American companies like Kodak and Toys ‘R’ Us found these regulations stifling and thus US government applied pressure. As a result the Japanese government diluted the large stores law. In subsequent years, government revised three pieces of legislation—the City Planning Law, the Large-scale Retail Location Law and the City Centre Invigoration (Downtown Revitalisation) Act—to control the expansion of large-scale stores. The Large-Scale Retail Location Law, amended in 2000, prohibited commercial regulation, and introduced a new environmental assessment law. The purpose of this Act is to promote the sound development of a retail business by ensuring that the layout and operational method of the large-scale retail store complied with the above laws. In today’s Japan, small stores exist alongside big stores, not because of a benign large store culture but due to government regulations.

In the case of Spain, the retail trade sector is subject to a wide ranging set of provincial regulations. The restrictions bear on the following regulatory aspects —shop opening hours, seasonal sales, definitions of large retail outlets, regional licensing of hard discount stores, moratoria in retail trade licence issuance and specific taxes on large retail outlets.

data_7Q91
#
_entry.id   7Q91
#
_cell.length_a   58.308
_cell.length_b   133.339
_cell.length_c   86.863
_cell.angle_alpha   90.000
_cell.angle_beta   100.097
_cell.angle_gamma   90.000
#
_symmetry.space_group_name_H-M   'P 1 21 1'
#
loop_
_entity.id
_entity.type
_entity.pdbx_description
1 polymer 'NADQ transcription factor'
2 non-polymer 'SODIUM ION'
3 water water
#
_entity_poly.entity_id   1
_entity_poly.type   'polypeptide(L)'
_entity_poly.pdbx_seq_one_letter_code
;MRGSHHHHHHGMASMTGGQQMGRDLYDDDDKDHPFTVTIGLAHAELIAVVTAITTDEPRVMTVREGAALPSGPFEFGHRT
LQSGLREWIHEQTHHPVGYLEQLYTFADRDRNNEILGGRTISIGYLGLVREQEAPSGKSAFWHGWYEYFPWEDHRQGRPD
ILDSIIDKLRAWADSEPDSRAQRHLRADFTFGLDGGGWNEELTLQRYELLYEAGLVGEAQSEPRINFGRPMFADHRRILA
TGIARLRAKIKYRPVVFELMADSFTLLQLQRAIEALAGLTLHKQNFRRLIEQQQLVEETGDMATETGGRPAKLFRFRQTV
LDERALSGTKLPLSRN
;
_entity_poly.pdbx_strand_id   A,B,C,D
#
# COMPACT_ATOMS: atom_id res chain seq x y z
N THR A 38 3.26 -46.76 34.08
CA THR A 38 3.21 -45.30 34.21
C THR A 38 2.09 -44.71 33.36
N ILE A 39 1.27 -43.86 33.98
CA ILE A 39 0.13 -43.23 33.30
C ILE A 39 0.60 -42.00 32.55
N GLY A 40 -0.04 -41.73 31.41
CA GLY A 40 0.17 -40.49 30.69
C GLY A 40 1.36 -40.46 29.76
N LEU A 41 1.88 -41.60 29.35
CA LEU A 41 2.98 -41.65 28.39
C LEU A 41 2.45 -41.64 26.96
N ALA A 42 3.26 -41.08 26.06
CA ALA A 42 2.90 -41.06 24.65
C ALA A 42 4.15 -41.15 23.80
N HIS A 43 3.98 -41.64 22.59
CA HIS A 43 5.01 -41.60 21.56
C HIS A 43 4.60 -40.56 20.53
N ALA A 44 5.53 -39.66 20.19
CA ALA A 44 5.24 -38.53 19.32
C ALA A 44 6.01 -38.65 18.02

In Spain, powers over domestic trade are transferred to the provinces, meaning that retailing is regulated by the provincial governments, although the central government has the power to establish basic general economic rules. Retail Trade Law 7/1996 of 15 January 1996 introduced a series of administrative requirements, including, in particular, the need for large retail outlets (2,500 sq mt or more) to obtain a second specific licence before opening, in this case a provincial licence, in addition to the municipal licence. This was justified by the impact they may have on retailers in adjoining municipalities.

Some provincial governments generally adapt their regulations to national legislation, although there are also cases in which national legislation has been influenced by provincial regulations. Many governments also have retail moratorium regulations banning large retail openings in the region for a specific period of time. Discriminatory tax regimes also are applied, i.e. bigger the floor space, higher is the tax.